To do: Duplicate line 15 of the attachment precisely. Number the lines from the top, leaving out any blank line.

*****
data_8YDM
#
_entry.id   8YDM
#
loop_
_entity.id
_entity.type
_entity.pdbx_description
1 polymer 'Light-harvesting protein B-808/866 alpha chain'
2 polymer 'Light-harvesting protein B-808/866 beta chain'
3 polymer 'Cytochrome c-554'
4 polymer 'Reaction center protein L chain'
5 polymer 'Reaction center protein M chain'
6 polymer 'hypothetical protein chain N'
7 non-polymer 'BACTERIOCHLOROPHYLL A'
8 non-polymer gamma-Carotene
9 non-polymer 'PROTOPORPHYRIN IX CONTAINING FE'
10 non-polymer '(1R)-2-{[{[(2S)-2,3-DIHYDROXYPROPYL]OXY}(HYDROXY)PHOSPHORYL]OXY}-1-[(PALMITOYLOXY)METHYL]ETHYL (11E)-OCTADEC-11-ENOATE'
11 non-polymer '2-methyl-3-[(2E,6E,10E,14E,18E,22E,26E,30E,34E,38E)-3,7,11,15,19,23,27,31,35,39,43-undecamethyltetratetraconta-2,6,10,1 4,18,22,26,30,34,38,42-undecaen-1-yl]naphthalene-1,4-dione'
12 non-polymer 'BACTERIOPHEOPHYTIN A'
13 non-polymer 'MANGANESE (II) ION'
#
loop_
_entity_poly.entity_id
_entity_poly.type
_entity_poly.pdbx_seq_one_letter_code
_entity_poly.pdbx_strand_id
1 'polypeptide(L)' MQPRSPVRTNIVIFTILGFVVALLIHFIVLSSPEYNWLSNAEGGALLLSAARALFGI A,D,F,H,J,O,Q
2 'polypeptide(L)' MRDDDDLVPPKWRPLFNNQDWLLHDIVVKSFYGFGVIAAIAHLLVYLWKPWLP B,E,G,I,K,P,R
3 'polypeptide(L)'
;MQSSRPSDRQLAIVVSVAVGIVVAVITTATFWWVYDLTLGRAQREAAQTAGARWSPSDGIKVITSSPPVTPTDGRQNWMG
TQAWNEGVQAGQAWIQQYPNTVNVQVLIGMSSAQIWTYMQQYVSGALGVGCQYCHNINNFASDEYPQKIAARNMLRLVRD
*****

7 non-polymer 'BACTERIOCHLOROPHYLL A'